LondonRide the Wild: Oehlen, West, Wool
Lévy Gorvy presents Ride the Wild, an exhibition exploring the relationship between three renegades of the European and American avant-garde: Albert Oehlen, Franz West, and Christopher Wool.
These artists were shaped by the radical urban scenes of their youths—post-punk Berlin, Actionist Vienna, and No Wave New York—and subsequently became key progenitors of the ‘punk’ sensibility now prevalent in contemporary art. Ride the Wild considers their shared emphasis on practical and formal dissent, inherited from their respective backgrounds and developed in ways that resonate yet remain unique. Taking a rare installation by Oehlen, Untitled (2005), as its starting point, and featuring landmark works from the 1980s to the present day, the exhibition marks the first instance Oehlen (b. 1954), West (1947–2012), and Wool (b. 1955) will be exclusively presented together.
United by their experimental uses of materials and techniques not conventionally associated with ‘high art’, Oehlen, West, and Wool have nurtured long-standing relationships and demonstrated intimate knowledge on each other’s oeuvres. Indeed, the exhibition will feature a work by Wool, Untitled (1989), once owned by West. West and Oehlen were both shown by gallerists Max Hetzler and Peter Pakesch, in Cologne and Vienna respectively, in the mid-80s, and Oehlen and Wool have been friends since they met in Berlin in 1988. Since then, the latter two have frequently been interviewed together, sustaining a multifaceted dialogue about painting in a time when the medium’s relevance is constantly questioned. Both seek to push the boundaries of painting; Wool by turning to reproductive technologies such as stamps and screen-printing, Oehlen by actively working with unconventional colours and compositions. West similarly sought to undo notions of legitimacy in art by taking the path least expected. His long-time studio manager Ines Turian recalled of his approach: ‘Franz’s original idea was to “build something ugly” in contrast to the beauty of nature, but in the end it always turned out looking good, and Franz was amused.’ Ride the Wild celebrates this extraordinary group of artists, centring on their constant detraction from aesthetic norms and immense importance to art in the late twentieth and early twenty-first centuries.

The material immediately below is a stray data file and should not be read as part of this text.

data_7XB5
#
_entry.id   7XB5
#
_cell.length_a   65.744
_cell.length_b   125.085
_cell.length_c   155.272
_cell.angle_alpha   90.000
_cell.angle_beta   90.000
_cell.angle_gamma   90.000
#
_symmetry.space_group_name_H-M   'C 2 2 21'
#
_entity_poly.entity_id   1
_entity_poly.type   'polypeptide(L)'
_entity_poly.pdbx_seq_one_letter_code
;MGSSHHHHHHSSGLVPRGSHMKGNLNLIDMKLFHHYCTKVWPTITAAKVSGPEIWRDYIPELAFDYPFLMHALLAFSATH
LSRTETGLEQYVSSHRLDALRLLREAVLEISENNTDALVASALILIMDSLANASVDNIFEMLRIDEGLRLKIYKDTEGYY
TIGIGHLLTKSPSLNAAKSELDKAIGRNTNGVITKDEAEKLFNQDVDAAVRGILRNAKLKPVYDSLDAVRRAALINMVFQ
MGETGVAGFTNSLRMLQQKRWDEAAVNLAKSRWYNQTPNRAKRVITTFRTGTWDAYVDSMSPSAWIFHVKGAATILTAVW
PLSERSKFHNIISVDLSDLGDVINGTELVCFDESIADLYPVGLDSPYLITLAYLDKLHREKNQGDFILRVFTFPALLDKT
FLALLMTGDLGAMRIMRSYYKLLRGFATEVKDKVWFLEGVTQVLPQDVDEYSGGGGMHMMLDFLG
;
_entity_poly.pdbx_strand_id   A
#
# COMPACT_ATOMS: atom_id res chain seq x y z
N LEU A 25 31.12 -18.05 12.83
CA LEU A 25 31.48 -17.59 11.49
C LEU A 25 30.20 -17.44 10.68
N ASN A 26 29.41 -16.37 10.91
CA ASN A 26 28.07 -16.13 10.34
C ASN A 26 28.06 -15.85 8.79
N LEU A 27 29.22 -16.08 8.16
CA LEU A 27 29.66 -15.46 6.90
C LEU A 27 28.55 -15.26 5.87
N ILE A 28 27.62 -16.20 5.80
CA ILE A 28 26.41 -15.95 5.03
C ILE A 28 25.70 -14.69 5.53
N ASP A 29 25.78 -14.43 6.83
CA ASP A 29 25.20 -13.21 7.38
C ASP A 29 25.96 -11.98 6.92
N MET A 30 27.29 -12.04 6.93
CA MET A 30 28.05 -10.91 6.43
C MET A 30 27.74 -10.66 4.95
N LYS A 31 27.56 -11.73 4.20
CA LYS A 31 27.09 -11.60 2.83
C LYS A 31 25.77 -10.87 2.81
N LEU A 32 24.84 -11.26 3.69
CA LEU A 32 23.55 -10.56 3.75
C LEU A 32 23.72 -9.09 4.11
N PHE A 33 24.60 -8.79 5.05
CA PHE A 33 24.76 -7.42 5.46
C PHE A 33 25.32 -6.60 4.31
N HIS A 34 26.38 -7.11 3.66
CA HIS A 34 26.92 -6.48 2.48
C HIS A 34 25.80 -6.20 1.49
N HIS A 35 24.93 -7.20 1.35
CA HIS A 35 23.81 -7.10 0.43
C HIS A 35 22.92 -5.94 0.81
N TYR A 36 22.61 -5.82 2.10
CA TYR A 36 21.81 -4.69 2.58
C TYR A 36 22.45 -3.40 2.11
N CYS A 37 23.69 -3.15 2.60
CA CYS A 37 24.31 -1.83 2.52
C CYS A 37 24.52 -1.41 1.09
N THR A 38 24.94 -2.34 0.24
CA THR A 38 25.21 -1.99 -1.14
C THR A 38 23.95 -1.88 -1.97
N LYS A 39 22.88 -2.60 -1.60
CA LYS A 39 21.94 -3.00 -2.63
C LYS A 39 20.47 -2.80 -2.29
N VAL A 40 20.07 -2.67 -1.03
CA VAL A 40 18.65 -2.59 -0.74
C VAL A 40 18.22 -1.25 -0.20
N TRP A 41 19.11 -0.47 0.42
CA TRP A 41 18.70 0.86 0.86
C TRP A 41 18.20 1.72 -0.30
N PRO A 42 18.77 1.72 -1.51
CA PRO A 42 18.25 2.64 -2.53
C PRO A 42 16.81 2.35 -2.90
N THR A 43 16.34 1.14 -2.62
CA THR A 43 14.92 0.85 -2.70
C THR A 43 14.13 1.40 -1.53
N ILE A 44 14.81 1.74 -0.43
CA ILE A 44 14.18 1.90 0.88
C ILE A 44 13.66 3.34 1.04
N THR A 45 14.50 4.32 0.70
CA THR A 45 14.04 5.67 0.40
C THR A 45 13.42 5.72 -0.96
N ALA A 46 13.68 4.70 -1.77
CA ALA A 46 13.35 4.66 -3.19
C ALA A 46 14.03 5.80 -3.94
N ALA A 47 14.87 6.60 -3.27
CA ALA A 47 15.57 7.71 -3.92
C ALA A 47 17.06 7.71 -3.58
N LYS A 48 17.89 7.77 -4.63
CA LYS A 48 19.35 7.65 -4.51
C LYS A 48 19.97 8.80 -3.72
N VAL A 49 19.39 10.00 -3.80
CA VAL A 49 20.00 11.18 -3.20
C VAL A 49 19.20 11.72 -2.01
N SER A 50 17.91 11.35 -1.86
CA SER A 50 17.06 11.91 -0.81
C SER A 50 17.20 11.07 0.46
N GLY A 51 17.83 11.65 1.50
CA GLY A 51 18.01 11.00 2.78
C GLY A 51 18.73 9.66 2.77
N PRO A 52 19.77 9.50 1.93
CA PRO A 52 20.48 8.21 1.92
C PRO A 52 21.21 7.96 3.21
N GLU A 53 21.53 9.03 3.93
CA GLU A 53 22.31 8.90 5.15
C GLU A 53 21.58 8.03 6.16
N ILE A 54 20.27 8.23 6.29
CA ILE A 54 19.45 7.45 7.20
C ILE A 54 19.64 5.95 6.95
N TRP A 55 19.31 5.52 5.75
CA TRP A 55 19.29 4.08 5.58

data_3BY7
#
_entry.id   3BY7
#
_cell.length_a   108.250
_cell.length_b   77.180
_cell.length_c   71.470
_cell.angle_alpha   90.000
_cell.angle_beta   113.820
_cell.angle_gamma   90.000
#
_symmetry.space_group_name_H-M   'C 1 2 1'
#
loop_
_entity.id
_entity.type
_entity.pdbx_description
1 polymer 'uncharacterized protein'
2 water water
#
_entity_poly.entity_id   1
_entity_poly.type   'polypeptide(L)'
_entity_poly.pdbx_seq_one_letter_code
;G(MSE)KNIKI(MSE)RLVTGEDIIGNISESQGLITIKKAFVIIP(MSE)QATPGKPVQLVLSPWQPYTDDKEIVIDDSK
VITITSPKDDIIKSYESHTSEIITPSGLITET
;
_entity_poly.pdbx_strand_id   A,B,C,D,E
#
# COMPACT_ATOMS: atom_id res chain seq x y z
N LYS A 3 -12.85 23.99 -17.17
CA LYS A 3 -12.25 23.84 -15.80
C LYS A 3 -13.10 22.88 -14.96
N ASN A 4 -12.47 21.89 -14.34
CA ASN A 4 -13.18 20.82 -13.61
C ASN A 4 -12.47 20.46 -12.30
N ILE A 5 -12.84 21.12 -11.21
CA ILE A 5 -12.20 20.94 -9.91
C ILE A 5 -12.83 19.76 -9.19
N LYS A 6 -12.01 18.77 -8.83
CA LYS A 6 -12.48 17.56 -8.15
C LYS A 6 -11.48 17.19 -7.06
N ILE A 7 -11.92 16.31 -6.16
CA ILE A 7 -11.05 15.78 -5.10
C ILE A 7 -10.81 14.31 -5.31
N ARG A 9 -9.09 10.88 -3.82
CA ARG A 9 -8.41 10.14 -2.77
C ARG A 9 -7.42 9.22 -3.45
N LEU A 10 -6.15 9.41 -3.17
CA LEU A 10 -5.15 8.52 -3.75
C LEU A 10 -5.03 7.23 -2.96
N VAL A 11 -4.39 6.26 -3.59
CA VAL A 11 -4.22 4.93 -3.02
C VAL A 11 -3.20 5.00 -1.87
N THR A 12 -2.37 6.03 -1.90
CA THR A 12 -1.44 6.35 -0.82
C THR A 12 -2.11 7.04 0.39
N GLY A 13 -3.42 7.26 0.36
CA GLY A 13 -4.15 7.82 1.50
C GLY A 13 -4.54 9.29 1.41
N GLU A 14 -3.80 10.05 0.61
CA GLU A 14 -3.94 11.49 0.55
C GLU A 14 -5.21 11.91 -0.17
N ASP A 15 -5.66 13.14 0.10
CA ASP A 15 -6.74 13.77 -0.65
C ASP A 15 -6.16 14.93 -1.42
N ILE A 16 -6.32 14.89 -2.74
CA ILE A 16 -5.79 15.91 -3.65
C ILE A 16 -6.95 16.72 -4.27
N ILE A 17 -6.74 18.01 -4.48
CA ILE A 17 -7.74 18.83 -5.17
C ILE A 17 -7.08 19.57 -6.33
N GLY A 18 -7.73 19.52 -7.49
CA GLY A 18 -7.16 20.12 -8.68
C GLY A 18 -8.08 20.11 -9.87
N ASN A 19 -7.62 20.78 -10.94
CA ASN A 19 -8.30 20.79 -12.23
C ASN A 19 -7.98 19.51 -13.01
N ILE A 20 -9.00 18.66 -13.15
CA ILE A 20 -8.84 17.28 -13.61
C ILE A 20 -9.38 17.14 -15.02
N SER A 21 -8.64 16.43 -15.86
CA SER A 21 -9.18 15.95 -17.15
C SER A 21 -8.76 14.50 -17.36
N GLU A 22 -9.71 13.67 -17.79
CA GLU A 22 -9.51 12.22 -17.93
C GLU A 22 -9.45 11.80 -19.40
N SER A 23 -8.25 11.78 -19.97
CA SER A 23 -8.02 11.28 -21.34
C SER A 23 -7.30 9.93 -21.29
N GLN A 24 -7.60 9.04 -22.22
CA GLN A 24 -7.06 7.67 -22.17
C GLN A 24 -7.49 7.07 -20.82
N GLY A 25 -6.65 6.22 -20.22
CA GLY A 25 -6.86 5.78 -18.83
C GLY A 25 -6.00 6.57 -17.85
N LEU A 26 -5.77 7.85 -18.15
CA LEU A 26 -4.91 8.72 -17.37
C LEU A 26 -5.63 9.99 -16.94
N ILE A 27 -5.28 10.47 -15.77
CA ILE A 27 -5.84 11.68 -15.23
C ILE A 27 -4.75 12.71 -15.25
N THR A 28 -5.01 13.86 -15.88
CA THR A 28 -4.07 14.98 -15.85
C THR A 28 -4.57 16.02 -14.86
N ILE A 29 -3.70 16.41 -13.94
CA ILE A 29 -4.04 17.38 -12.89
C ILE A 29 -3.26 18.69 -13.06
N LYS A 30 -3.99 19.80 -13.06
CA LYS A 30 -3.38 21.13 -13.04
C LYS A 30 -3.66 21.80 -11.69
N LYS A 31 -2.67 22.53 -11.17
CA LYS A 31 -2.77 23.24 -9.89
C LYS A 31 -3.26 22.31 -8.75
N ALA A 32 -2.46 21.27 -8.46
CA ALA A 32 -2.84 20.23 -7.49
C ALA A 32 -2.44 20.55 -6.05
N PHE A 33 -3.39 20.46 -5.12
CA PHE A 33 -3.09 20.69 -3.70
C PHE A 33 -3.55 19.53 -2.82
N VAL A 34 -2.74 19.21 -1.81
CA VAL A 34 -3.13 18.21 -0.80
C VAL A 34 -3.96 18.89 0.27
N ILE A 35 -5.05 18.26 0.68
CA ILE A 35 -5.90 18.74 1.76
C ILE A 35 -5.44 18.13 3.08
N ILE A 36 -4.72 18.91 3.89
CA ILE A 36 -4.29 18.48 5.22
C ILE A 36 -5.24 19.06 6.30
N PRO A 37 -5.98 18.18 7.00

Exclusively during Frieze week, Oehlen’s seminal installation Untitled (2005), will be on view for the first time in the United Kingdom. This work is a replica of the artist’s bedroom in Cologne, complete with yellow wallpaper, a carpet, a bed, and a potted plant. Personal artefacts litter the space: a record player and hi-fi system with LPs sit next to a bright orange set of hot plates and a small macchinetta coffee maker. In the bed, even the artist is present; a painted self-portrait lays tucked under the covers, a phantom hand poking out from under the duvet, clutching a paintbrush. Shifting attention from painterly compositions to a space associated with their creator, the installation gives the viewer a glimpse of the artist’s life. The stacked records reflect his interest in music and a poster on the wall indicates a previous exhibition at the Secession in Vienna. Yet turning to the bed, the self-portrait inverts this scene, bringing the viewer back to the undermining forces of satire and parody ubiquitous in Oehlen’s work. This unique installation was originally exhibited at Galeria Juana de Aizpuru in Madrid and has accompanied his recent retrospectives at mumok, Vienna; the New Museum, New York; and Palazzo Grassi, Venice.
Oehlen, West, and Wool have continually renounced paradigms of ‘good taste’ and embraced the multisensory impact of an era in which images and technologies reproduce uncontrollably. Visual allure stays at the heart of their practices, but underlining emphases on contemporary music, advertisements, literature, and graffiti introduce non-traditional, counter-cultural elements into their work. Ride the Wild follows the three artists’ common search for aesthetic disobedience while accentuating their independent approaches, each grounded in rigorously applied methods and strong conceptual frameworks. Staging an extended discourse between Oehlen, West, and Wool, the exhibition furthers their central notion that art can simultaneously engage, provoke, and confound the viewer.Franz West, Untitled (large sculpture with can), 2009. Papier mâché, styrofoam, acrylic lacquer, can 52 x 41 x 37 3/8 inches (132 x 104 x 95 cm) Private Collection © ArchivFranz West, © Estate Franz West
Untitled (large sculpture with can), 2009
Papier mâché, styrofoam, acrylic lacquer, can
52 x 41 x 37 3/8 inches (132 x 104 x 95 cm)
Private Collection © ArchivFranz West, © Estate Franz West
Römische Allüre, 1984-85
Metal, plaster, gauze, papier mâché and paint
3 parts: 78 3/4 x 19 11/16 x 9 13/16 inches (200 x 50 x 25 cm) 73 1/4 x 19 11/16 x 9 13/16 inches (186 x 50 x 25 cm) 48 x 19 1/2 x 12 3/16 inches (122 x 49.5 x 31 cm)
Friedrich Christian Flick Collection im Hamburger Bahnhof, Berlin © Archiv Franz West, © Estate Franz West